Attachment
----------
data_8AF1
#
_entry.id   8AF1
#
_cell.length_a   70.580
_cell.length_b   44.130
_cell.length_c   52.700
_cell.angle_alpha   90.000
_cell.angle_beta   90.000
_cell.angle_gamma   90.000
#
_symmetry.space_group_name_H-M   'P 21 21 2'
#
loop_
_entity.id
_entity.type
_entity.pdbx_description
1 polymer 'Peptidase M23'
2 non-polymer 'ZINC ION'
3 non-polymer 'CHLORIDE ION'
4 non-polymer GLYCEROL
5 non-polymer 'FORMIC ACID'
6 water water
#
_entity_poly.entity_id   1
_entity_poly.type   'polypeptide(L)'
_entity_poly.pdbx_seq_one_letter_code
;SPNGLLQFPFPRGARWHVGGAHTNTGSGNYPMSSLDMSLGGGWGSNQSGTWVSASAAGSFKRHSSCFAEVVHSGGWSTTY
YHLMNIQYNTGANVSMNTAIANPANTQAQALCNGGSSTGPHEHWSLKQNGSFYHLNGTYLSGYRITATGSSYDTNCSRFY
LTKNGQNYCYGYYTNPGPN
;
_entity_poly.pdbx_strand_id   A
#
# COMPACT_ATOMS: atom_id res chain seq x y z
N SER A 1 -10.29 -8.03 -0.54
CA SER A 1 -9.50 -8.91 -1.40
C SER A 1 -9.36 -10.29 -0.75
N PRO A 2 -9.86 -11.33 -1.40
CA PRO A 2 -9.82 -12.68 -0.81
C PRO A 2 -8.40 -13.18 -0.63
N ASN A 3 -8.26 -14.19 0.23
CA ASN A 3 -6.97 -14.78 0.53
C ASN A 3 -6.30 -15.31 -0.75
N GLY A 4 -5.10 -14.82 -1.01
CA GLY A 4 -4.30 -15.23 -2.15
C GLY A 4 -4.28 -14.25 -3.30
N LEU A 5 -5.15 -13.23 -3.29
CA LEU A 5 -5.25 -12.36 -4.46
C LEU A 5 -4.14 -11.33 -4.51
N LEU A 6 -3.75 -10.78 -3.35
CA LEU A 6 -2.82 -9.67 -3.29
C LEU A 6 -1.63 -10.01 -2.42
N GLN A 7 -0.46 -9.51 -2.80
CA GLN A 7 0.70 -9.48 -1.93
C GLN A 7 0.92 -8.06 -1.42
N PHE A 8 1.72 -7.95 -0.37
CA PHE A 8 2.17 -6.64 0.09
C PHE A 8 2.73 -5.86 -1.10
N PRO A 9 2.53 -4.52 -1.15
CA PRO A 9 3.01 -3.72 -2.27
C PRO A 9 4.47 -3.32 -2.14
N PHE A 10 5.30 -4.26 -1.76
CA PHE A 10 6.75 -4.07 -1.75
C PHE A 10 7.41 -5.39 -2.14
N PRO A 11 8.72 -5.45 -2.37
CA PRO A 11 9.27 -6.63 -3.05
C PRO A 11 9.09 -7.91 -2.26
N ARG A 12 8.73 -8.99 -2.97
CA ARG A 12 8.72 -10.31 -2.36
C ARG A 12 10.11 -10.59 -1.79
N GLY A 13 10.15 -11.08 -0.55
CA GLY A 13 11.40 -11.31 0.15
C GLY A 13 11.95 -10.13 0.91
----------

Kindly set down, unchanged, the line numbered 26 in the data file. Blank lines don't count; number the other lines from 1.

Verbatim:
_entity_poly.type   'polypeptide(L)'